Public speaking used to turn my stomach into anxious knots. I never thought I could ever look after my own marketing team. And I never, for a moment, thought I could blog for an audience of tens – sometimes hundreds – of thousands of people. Even now, the latter makes me really anxious. But I’ve learnt that to do what I need to do – and to do it well –  I need to face my fears head-on with a strong belief in myself that allows me to persist in the face of failure, no matter how petrified it makes me feel.

As Bill Cosby once said, “Decide that you want it, more than you are afraid of it.”

Because confidence is everything.

8. What would you do for free?

When it comes to figuring out what you should do for the rest of your life, a lot of people suggest thinking of something that you’d happily do for free. On some level, I agree. On another, I call bullshit.

As you can tell from the thesis I’ve written so far, my love for the written word knows no bounds. But I know for certain that it would suck as a full-time job. It’s not until you write and publish a book that you realise it’s just work at the end of the day. There are rules. There are deadlines. There’s the being paid less than what you’re probably worth (and the inevitable chasing up of invoices) or the not-being-paid-at-all, and there’s a whole lot of people telling you that you’re doing it wrong after you’ve done it.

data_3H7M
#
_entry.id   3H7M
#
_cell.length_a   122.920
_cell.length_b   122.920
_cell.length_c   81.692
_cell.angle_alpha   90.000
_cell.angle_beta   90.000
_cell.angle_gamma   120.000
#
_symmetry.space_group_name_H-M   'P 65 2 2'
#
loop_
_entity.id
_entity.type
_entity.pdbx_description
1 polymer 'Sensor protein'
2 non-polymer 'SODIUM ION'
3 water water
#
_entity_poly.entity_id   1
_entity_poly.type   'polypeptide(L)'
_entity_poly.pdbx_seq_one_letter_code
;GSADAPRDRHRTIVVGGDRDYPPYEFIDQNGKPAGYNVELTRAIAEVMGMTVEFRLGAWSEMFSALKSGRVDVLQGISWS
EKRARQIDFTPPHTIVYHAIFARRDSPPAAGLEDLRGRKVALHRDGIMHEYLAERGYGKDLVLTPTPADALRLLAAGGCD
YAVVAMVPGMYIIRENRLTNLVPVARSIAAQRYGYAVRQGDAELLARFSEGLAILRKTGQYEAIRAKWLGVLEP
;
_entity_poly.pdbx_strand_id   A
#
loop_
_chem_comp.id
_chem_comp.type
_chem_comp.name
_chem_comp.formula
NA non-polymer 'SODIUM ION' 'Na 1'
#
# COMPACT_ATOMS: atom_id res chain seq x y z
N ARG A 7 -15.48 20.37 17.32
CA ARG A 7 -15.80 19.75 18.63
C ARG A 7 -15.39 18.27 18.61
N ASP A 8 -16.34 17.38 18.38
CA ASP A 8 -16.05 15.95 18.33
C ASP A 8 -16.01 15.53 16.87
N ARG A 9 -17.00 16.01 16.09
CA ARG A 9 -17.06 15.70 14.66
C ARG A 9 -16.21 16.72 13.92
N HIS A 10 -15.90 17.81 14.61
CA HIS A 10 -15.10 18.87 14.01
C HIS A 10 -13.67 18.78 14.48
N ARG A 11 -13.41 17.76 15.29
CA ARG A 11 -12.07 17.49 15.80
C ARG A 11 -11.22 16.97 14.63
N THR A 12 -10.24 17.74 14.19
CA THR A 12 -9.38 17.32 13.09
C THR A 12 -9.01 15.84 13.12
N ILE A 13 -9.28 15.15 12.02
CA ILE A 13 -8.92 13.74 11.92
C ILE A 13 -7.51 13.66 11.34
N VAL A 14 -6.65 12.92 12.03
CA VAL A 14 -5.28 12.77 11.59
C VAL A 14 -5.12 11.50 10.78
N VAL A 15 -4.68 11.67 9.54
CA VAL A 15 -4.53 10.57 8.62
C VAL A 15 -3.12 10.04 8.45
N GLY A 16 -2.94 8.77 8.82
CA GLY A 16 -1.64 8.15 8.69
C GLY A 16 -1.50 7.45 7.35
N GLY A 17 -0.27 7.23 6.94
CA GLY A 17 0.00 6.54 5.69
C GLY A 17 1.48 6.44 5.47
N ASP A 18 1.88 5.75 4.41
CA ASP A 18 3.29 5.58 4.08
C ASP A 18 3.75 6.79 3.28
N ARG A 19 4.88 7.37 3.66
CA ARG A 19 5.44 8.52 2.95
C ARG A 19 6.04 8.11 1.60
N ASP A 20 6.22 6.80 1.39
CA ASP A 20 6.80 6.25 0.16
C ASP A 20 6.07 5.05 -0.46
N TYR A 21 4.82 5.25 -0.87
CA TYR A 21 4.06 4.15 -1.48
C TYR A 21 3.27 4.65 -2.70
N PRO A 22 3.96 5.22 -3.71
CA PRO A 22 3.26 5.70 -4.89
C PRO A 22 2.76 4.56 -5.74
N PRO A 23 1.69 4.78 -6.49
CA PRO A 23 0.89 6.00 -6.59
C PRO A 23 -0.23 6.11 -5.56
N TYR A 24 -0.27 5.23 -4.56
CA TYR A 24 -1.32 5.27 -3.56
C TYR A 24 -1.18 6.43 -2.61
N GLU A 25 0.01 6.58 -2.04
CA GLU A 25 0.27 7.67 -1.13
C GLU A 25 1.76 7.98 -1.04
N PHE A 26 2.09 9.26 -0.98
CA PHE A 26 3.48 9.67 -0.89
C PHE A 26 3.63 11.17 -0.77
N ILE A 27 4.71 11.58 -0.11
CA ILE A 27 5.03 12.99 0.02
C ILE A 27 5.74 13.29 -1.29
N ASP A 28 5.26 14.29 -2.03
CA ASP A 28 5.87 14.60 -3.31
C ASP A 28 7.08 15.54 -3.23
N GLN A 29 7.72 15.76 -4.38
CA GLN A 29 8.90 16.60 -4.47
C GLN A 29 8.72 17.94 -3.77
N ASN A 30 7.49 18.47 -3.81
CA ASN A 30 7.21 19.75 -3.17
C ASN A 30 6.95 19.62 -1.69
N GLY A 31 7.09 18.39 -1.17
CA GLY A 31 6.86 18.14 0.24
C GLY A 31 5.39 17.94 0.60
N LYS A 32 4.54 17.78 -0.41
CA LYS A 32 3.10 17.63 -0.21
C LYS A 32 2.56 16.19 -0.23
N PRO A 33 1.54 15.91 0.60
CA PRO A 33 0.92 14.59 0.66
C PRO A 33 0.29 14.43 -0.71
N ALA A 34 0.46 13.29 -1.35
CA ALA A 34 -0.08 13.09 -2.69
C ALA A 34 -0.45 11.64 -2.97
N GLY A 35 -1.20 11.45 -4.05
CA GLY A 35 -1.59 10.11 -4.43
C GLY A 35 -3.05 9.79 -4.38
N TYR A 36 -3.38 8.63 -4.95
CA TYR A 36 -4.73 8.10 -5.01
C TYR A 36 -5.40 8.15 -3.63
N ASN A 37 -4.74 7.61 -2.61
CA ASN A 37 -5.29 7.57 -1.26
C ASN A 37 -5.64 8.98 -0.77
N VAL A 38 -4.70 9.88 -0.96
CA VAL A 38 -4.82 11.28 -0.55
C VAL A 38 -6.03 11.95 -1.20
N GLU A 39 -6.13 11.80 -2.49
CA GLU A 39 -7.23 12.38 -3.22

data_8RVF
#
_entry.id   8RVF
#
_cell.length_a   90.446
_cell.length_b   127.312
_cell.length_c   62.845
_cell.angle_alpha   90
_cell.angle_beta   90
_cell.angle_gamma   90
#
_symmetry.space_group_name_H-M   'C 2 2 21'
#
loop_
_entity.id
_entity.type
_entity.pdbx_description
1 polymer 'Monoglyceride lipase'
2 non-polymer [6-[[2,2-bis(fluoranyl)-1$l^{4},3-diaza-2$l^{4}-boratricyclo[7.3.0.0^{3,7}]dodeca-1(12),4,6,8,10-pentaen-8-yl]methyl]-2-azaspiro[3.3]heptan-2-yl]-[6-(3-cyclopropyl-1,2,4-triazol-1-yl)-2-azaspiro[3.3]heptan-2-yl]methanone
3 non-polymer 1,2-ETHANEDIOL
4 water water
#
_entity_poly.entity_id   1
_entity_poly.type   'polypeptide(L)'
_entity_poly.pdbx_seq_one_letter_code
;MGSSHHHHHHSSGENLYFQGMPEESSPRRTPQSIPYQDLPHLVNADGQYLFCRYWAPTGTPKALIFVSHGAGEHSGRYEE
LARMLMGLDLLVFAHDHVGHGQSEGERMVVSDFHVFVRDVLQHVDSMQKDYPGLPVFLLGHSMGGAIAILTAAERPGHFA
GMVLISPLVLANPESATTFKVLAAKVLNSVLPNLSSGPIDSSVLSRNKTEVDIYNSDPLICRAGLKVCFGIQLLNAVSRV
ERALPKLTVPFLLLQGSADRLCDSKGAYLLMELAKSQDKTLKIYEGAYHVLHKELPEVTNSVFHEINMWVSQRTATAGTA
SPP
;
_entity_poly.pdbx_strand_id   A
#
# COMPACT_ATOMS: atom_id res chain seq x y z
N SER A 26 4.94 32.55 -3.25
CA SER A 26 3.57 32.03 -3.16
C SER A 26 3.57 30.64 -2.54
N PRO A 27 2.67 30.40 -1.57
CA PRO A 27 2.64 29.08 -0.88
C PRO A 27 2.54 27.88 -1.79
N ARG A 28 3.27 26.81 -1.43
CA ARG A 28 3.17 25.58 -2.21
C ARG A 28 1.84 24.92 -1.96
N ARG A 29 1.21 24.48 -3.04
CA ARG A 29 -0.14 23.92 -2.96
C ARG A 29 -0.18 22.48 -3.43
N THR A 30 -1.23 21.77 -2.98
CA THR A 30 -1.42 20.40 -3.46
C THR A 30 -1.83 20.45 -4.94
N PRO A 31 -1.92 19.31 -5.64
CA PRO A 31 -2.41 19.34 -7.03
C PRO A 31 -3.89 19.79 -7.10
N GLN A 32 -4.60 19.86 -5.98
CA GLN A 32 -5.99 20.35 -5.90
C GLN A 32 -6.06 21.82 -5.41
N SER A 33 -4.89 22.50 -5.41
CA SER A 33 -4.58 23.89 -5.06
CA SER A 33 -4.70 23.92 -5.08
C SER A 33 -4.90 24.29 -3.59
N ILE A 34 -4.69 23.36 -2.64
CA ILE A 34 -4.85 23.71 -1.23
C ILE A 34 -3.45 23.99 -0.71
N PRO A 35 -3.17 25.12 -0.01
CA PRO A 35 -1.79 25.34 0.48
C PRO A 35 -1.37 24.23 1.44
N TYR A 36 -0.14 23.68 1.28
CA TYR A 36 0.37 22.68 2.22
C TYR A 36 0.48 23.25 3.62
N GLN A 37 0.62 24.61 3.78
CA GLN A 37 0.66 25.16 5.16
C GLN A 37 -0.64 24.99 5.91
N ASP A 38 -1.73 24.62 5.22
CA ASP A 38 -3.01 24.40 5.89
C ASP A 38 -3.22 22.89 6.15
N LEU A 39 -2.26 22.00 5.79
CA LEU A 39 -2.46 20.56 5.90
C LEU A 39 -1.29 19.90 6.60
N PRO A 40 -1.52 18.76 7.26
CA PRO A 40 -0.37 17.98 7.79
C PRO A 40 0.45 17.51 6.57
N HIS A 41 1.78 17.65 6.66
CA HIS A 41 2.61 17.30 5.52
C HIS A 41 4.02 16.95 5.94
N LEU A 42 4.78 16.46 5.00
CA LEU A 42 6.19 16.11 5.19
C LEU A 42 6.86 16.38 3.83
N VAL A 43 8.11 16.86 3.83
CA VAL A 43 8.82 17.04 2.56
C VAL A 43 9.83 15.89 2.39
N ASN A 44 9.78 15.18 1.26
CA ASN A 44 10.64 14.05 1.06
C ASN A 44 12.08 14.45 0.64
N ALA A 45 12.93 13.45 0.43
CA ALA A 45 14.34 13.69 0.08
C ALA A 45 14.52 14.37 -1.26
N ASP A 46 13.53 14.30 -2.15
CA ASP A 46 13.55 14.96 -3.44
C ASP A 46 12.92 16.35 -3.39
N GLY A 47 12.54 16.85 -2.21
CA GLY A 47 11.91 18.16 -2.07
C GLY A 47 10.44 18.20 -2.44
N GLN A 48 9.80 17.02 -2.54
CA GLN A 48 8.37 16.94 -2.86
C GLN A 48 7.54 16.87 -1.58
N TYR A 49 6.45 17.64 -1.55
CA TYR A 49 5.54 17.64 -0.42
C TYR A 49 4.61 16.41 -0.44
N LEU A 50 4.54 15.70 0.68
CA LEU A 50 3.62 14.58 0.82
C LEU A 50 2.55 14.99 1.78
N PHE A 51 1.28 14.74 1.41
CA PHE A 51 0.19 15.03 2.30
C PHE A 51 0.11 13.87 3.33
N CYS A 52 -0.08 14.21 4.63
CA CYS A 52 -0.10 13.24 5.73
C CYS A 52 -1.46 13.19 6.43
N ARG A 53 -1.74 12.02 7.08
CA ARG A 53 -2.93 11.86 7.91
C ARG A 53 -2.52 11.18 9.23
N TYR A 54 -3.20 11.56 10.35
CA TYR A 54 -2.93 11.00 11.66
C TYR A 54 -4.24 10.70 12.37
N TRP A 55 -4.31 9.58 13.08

That’s when the very thing you’ve always loved doing becomes a chore because it becomes your livelihood.

My take on it? Relinquish it as a hobby (or freelance on the side, if you want the best of both worlds) but if, like me, you rely on the security of a full-time income, find a day job that you don’t mind getting up in the morning for. Only then can you live by your own rules, doing what you truly love without relying on it solely to make ends meet.

9. You can have it all. Just not all at once.

It was year 11 Economics when I learnt about Opportunity Cost.

Defined as “a benefit, profit, or value of something that must be given up to acquire or achieve something else”, Opportunity Cost will sadly become more and more applicable in your late 20s.

In an ideal world, I would have, by the time I turned 30: travelled the world, lived abroad for a year or two, started my own business, got married, given birth to my first child, climbed the ranks in my career, built my forever home, turned this blog into a full-time gig, still have money in the bank and keep my sanity intact.

Sounds ridiculously unrealistic, doesn’t it? I’ll admit that I’ve achieved maybe half of these things over the past decade, but it hasn’t been without a lot of sacrifice. But I have prioritised – and that has made the world of difference. What makes you happy? What gets you up every day? Figure that out and those sacrifices will seem like less of an opportunity cost.

10. You are not free until you have no need to impress anybody.

The truth is, I’m still figuring this one out.